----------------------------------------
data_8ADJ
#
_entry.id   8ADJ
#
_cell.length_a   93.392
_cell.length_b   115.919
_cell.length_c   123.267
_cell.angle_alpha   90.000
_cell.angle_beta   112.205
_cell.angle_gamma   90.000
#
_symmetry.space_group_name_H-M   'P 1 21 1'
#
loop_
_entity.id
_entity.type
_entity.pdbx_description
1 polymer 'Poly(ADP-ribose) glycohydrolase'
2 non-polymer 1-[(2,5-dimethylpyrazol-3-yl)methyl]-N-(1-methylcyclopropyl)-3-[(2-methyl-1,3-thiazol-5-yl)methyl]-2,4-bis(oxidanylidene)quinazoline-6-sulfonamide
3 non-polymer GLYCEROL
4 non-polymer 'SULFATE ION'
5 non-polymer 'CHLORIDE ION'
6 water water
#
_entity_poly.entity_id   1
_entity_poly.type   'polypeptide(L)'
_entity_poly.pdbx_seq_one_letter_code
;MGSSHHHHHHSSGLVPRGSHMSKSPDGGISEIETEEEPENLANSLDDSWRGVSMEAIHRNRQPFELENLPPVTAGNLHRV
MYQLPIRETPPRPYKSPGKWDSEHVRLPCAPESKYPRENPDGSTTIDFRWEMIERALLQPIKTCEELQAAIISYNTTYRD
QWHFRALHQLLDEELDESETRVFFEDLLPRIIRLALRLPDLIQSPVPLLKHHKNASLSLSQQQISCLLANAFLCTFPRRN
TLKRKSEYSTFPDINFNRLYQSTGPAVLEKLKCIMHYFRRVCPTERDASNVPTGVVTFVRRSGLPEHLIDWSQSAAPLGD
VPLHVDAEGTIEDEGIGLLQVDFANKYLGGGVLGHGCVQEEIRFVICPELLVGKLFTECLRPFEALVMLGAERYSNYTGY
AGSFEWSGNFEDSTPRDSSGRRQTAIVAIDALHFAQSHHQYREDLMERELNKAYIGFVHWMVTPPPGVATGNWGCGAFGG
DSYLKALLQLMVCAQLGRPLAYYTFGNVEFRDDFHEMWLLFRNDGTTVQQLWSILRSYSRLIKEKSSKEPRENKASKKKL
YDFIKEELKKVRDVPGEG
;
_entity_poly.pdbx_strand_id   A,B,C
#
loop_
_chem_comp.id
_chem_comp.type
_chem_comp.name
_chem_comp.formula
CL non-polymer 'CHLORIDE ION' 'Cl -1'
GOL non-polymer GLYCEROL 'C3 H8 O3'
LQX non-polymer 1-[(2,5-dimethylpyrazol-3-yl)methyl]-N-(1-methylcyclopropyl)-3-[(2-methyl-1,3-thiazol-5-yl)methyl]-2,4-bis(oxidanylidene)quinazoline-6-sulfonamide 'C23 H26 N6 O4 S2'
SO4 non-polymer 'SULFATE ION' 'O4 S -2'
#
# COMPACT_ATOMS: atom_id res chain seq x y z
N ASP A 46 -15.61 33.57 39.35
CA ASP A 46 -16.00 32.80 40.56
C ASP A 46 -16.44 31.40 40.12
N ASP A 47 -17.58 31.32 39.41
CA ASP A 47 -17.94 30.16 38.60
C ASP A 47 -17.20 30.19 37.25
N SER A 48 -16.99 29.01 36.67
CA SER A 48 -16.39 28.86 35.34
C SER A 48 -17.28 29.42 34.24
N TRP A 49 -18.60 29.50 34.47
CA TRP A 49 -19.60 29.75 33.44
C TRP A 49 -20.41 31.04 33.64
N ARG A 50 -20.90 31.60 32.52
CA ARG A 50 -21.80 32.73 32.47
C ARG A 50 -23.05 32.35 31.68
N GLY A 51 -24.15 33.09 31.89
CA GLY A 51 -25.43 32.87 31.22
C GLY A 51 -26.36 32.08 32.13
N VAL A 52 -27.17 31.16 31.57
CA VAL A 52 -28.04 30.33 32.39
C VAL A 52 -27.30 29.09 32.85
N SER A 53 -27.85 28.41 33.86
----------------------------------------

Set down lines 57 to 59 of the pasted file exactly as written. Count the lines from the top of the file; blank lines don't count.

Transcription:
CA SER A 48 -16.39 28.86 35.34
C SER A 48 -17.28 29.42 34.24
N TRP A 49 -18.60 29.50 34.47